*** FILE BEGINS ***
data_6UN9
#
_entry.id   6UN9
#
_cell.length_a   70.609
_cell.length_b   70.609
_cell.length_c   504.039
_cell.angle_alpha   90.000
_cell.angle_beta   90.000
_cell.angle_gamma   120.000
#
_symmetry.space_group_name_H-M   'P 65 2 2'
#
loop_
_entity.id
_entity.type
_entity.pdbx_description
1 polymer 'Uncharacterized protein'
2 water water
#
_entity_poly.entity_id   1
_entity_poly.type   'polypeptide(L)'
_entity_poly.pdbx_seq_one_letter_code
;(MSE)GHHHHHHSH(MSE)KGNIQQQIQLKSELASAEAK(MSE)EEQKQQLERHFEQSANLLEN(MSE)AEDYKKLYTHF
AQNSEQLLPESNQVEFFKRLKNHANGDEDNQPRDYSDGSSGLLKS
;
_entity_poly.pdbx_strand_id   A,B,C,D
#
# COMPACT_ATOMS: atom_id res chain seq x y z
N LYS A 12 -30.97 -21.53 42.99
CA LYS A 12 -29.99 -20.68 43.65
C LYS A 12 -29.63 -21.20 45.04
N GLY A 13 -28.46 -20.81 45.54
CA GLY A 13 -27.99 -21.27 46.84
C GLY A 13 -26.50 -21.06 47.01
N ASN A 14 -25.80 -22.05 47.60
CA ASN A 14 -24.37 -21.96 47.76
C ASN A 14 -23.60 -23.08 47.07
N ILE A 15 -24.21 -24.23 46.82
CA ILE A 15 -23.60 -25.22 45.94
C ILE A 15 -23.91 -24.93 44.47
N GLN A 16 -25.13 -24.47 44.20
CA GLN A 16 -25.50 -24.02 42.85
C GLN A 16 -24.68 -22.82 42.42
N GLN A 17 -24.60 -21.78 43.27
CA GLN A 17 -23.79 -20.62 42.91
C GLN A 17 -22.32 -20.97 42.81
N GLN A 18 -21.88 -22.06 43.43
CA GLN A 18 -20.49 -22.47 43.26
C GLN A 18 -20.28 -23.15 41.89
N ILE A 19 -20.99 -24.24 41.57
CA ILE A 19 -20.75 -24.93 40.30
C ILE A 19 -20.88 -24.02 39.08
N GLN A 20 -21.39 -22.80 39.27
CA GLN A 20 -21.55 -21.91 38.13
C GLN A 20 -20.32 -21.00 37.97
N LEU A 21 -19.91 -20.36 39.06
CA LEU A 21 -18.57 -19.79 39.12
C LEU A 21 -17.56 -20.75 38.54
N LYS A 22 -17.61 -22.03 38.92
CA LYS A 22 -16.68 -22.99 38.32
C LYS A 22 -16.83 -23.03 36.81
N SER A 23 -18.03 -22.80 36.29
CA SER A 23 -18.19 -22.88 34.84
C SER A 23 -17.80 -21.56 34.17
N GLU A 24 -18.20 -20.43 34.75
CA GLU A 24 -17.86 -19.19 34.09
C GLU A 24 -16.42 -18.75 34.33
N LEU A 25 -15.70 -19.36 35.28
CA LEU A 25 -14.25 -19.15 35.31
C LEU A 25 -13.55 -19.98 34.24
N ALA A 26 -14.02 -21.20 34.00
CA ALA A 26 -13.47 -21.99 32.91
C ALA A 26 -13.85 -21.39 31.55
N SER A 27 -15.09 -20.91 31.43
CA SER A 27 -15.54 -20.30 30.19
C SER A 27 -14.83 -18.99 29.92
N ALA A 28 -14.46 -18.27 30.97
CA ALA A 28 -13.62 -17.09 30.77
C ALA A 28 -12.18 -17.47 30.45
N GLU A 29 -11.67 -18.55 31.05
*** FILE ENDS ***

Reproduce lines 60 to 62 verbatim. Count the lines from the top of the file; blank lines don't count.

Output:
N LYS A 22 -17.61 -22.03 38.92
CA LYS A 22 -16.68 -22.99 38.32
C LYS A 22 -16.83 -23.03 36.81